These Things Are Mine: The Autobiography of a Journeyman Playwright

These Things Are Mine: The Autobiography of a Journeyman Playwright

These Things Are Mine: The Autobiography of a Journeyman Playwright

These Things Are Mine: The Autobiography of a Journeyman Playwright

Excerpt

My mother and father eloped. They were married in Trinity Parish, New York City, by the Rev. Thomas H. Sill, on December 27, 1879. As I began there, I begin here.

I still have Dad's telegram of October 27, 1880, to my mother's mother in Philadelphia, announcing that an "eight pound son" was born. Two days later, addressing her as "My dear Madame," he wrote: We have a dear little baby. I think it looks very much like his mother. The baby has light hair, dark blue eyes, well proportioned and perfect in every particular. It happened at her mother-in-law's home in Paterson, N. J. No one of her own was with my mother. Her family had not approved of the marriage.

Dad and Mother were said to be far-distant cousins. They both came from solid pioneer stock -- nearly all Anglo-Saxon, with enough Irish to make me contentious. I wish a little Latin or Oriental had filtered in; but all the family unions appear to have been legal, and the recorded offspring legitimate. My mother's sister, desiring to join the D.A.R., spaded about till she dug up an eligible ancestor, my great-great-grandfather, Sergeant Gresham Flagg Lane. Fortunately for her, he had shouldered his New England musket at the proper historical moment. Like so many of our ancestors, however, he did not enlist for the duration. Even so, this appears to be the only revolutionary thing any of my male relatives ever did.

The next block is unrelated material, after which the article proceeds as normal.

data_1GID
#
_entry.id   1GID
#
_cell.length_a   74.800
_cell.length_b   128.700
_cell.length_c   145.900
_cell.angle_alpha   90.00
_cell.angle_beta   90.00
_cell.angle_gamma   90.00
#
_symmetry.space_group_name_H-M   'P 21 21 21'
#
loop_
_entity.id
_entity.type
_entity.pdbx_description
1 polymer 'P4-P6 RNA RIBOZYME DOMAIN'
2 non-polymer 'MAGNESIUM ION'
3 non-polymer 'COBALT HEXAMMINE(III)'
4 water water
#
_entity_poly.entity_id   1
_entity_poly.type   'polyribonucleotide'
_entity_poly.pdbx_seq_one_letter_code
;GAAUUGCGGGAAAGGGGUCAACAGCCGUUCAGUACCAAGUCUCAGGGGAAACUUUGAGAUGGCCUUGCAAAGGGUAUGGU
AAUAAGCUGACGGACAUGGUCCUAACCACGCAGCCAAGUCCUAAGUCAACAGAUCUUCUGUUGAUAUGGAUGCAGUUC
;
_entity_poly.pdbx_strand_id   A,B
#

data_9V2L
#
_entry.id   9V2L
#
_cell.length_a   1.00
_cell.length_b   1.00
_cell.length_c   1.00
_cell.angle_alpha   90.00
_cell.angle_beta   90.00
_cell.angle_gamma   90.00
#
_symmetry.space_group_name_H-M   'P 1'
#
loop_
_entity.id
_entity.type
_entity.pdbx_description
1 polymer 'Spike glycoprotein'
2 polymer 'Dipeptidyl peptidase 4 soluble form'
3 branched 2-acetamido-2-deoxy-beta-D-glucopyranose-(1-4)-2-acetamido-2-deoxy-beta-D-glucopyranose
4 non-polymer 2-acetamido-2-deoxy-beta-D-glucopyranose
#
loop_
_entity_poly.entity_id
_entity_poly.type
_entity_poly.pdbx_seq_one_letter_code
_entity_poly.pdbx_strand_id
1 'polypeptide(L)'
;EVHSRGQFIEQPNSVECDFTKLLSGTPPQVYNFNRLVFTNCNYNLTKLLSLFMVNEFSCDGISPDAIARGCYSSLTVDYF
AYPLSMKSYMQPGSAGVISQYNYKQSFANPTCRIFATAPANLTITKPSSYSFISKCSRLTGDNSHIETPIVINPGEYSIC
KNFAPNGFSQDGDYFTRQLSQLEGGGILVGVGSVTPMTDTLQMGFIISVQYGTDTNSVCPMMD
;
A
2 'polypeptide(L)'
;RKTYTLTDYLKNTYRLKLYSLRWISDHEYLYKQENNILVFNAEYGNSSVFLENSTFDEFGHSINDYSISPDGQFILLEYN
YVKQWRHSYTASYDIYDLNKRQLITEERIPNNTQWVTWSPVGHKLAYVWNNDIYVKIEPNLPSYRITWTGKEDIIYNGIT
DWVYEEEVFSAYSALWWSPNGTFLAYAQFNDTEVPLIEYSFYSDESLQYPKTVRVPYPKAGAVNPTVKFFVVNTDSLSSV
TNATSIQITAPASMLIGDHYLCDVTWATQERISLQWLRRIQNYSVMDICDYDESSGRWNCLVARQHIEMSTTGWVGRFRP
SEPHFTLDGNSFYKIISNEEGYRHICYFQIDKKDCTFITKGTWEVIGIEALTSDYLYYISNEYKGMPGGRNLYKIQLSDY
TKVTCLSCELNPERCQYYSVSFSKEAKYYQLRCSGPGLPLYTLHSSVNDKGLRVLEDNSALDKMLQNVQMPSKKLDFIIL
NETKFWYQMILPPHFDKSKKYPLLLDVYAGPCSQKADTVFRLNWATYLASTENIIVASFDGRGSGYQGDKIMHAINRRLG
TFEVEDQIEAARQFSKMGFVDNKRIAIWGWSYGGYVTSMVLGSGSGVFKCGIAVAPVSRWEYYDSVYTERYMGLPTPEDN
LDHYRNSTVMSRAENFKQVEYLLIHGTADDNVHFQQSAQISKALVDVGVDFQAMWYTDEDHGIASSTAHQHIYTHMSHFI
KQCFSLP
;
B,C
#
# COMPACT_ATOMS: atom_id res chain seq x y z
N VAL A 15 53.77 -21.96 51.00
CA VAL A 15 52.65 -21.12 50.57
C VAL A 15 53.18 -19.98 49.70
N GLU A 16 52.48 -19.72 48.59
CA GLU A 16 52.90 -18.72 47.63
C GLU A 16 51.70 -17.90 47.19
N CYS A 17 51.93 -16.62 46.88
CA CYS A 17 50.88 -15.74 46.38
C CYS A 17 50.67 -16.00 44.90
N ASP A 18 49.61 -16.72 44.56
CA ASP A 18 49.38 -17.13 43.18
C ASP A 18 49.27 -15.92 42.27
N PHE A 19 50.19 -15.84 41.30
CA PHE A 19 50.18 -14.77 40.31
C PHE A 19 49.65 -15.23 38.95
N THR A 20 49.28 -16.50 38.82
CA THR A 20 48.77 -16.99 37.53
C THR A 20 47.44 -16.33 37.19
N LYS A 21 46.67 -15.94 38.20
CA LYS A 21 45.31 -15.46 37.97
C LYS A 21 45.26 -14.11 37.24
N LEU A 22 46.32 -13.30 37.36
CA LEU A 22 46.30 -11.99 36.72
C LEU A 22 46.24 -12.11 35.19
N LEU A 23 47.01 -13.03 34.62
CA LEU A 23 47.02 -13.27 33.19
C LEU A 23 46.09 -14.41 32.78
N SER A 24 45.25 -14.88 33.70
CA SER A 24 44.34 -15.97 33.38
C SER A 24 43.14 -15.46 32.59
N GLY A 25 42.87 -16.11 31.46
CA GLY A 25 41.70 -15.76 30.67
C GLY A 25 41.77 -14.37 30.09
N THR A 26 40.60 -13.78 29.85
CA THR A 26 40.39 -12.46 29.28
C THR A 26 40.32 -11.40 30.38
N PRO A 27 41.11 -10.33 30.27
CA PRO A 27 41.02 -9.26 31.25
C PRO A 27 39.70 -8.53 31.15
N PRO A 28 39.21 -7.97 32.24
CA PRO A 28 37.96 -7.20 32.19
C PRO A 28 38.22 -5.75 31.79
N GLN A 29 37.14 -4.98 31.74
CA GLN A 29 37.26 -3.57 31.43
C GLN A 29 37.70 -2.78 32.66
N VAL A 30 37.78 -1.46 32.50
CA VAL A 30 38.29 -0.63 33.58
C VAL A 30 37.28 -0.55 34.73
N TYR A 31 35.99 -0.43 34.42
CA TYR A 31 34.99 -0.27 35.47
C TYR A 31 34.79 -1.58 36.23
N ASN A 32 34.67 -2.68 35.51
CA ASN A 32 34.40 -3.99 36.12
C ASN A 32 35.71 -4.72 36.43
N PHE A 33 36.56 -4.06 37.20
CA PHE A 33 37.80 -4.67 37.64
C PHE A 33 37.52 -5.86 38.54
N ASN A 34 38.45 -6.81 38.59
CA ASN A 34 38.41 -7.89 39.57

Those who were to come within my personal ken, on both sides, included the usual assortment of lawyers, doctors, ministers, stockbrokers, businessmen and loose-living what-nots, of varying degrees of prominence and probity. But there was not a writing man among them. My brother, Scudder Middleton, with his fine poetic gift, and I, a dramatist, were sports on the family tree.

Of all my relatives, I best loved Grandma Blakeslee, my mother's mother. About 1830, when she was a girl, she and her mother -- who, oddly enough, had been born a Middleton -- were painted together by the well-known Bass Otis. In his Philadelphia studio he had made . . .

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